Lecture_5 - Radar Principles Systems II Systems Archer...

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Unformatted text preview: Radar Principles & Systems II Systems Archer Factors That Affect Factors That Affect Radar Performance x x x x x x Pulse Shape Pulse Width PRF Pulse Compression Power Radar Cross Section of Target x x x x x Beam Width Signal Reception Signal­to­noise ratio Receiver Sensitivity Receiver Bandwidth Pulse Shape Pulse Shape Determines range accuracy and minimum and maximum range x Determines resolution/definition of target x “Perfect pulse” would have vertical leading and trailing edges x x This would require in infinite number of waves, i.e. infinite bandwidth Pulse Width Pulse Width Determines the range resolution, min detection ranges x Good range resolution, or the ability to separate two targets at nearly the same range, requires a narrow pulse width x Pulse Repetition Frequency Pulse Repetition Frequency x PRF important in tactical use of radars x Long­range search radars require a pulse rate slow enough to allow echoes from targets at the maximum range to return to the receiver before transmitter is pulsed again x Higher pulse rates used in aircraft interception radars where max range is less b/c of power limitations Pulse Compression Pulse Compression Increases frequency of the wave within the pulse x Allows for good range resolution while packing enough power to provide a large maximum range x Pulse Power Pulse Power x High peak power is desirable to achieve maximum ranges x The more energy transmitted, the greater the return signal strength and subsequently the higher the probability of detection x Low power means smaller and more compact radar units and less power required to operate Beamwidth Beamwidth x Target search vs. tracking or close­in interception x Early warning radar used to search wide area, wide beam pattern—accuracy is sacrificed for max detection probability x Tracking/guidance requires extreme accuracy, so radar beam has a narrow width propagated at higher frequencies x Narrowness of beam determines accuracy with which radar can measure bearing/elevation Beamwidth Vs. Accuracy Beamwidth Vs. Accuracy Beamwidth vs Accuracy Ship A Ship B Beamwidths determine the angular accuracy of the radar! Signal Reception Signal Reception Only a tiny amount of RF energy is reflected off target x Even less of that energy makes it back to receiver x x The weaker the signal that the receiver can process, the greater the effective range Signal­to­Noise Ratio Signal­to­Noise Ratio x Ability to recognize target in random noise x Noise is always present x At some range, noise is greater that target’s return Noise sets the absolute lower limit of the unit’s sensitivity x Atmospheric disturbances, stray signals x Signal­to­Noise Ratio Signal­to­Noise Ratio To cope with this problem, the operator To can set a threshold level can x If signals are below this threshold level, If they will not be displayed they x x If threshold level is set too low - you get many false detentions x If set to high - could mask out the real contact x Must compromise Receiver Bandwidth Receiver Bandwidth x x Is the frequency range the receiver can process Receiver must process many frequencies x x x Pulses are generated by summation of sine waves of various frequencies Frequency shifts occur from Doppler Effects Reducing the bandwidth x x Increases the signal­to­noise ratio (good) Distorts the transmitted pulse (bad) Receiver Sensitivity Receiver Sensitivity Smallest return signal that is discernible against the noise background x An important factor in determining the unit’s maximum range x Summary of Factors and Compromises Summary of Factors and Compromises Summary of Factors and Compromises Factor Desired Why Trade-off Required Pulse Shape Sharp a rise as possible Better range accuracy Require infinite bandwidth, More power /longer range more complex Tall as possible Requires larger equipment More power Pulse Width Short as possible Closer minimum range More accurate range Pulse Repetition Freq. Short Better range accuracy Reduces maximum range Better angular resolution Better detection probability Pulse Compression Uses technique Greater range Shorter minimum range Reduces maximum range More complex circuitry Summary of Factors and Compromises Summary of Factors and Compromises Summary of Factors and Compromises Factor Desired Power More Greater maximum range Requires larger equipment & power Beam Width Narrow Greater angular accuracy Slow antenna rate & Detection time Carrier Frequency High Greater target resolution Detects smaller targets Smaller equipment Reduces maximum range Receiver Sensitivity High Maximizes detection range More complex equipment Receiver Bandwidth Narrow Why Trade-off Required Better signal-to-noise ratio Distorts pulse shape Types of Combined Types of Combined Radar Systems x Frequency Modulated CW Radar x x Pulse Doppler x x x Carrier wave frequency within pulse is compared with a reference signal to detect moving targets. Can use Bandpass Filter to remove signal from signals that do not have a specific Doppler shift. Moving Target Indicator (MTI) System x x Use for radar altimeters and missile guidance. Signals compared with previous return to enhance moving targets. (search radars) Frequency Agile Systems (change freq. with time) Modulating the Modulating the Radar’s Wave 4 Amplitude Modulation – Vary the amplitude of the carrier sine wave 4 Frequency Modulation – Vary the frequency of the carrier sine wave 4 Pulse-Amplitude Modulation – Vary the amplitude of the pulses 4 Pulse-Frequency Modulation – Vary the Frequency at which the pulses occur ...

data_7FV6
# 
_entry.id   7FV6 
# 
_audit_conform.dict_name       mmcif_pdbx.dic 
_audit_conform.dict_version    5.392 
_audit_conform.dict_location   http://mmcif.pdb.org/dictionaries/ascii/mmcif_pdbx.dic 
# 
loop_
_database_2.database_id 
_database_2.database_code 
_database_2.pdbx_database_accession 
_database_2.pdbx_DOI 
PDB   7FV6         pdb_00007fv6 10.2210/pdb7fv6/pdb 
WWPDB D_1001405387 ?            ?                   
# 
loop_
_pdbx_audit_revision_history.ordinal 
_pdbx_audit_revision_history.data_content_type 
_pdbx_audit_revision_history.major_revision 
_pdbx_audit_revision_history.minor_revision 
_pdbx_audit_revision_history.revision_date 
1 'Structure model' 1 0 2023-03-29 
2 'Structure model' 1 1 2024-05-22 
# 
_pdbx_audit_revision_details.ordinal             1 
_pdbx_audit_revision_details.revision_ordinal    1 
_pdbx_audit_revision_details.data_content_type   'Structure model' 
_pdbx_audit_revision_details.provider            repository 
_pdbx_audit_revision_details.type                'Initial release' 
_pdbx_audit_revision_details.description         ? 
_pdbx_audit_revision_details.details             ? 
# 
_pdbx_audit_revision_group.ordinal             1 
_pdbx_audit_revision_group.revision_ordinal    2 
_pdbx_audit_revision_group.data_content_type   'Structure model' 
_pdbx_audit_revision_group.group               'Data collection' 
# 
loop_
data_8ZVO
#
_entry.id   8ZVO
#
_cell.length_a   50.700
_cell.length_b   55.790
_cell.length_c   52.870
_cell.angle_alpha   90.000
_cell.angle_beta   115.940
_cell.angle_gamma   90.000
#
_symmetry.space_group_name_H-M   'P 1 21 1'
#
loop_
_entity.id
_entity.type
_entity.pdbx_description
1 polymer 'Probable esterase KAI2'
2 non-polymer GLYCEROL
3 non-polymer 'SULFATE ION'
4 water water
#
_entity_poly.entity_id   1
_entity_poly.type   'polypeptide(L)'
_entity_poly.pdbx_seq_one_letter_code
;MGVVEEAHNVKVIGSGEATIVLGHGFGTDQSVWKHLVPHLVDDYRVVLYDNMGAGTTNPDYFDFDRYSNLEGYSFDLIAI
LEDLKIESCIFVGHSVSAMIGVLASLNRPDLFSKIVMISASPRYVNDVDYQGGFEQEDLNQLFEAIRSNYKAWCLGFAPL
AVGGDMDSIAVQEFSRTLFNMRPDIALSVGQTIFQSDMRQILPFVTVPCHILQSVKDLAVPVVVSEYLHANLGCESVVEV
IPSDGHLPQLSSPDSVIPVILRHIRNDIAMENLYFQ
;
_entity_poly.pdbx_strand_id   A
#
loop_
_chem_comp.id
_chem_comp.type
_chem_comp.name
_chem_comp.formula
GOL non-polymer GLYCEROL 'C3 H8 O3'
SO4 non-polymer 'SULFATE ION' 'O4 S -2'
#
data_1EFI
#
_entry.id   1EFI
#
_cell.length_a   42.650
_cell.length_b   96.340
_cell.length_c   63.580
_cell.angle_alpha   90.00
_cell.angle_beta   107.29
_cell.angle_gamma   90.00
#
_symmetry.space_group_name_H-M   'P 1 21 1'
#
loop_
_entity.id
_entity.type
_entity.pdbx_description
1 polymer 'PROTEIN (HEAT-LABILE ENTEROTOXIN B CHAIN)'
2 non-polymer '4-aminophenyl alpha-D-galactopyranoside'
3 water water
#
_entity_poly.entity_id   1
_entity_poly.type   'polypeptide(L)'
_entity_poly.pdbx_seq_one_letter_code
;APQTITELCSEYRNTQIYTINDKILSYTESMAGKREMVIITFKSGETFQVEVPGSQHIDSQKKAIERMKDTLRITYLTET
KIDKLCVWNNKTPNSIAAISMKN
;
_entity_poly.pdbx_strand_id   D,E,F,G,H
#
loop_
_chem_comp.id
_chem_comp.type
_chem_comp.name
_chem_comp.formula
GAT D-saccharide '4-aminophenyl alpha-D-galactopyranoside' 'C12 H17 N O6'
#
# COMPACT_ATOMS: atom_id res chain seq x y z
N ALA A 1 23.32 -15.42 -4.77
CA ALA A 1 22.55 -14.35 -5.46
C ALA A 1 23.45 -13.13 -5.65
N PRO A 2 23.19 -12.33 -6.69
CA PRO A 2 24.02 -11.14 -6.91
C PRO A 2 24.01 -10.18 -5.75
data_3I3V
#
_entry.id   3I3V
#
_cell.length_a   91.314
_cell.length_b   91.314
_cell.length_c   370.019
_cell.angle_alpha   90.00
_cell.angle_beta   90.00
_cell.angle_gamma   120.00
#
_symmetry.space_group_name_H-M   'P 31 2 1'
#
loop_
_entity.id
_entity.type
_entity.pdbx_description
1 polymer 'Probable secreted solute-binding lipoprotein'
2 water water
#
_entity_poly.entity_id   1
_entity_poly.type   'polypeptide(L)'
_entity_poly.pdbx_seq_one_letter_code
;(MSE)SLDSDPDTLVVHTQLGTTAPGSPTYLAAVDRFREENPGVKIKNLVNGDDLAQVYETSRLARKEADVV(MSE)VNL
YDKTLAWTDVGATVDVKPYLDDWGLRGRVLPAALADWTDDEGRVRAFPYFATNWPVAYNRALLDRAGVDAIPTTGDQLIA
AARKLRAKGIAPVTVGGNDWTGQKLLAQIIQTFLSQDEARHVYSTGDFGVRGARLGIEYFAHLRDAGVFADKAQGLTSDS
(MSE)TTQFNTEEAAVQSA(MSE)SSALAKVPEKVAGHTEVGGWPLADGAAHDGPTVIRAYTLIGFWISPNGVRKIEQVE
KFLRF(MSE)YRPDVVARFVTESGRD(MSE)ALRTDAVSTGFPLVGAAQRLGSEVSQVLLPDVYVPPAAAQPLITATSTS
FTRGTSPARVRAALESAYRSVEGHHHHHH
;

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  • Spring '14
  • Carrier wave, maximum range

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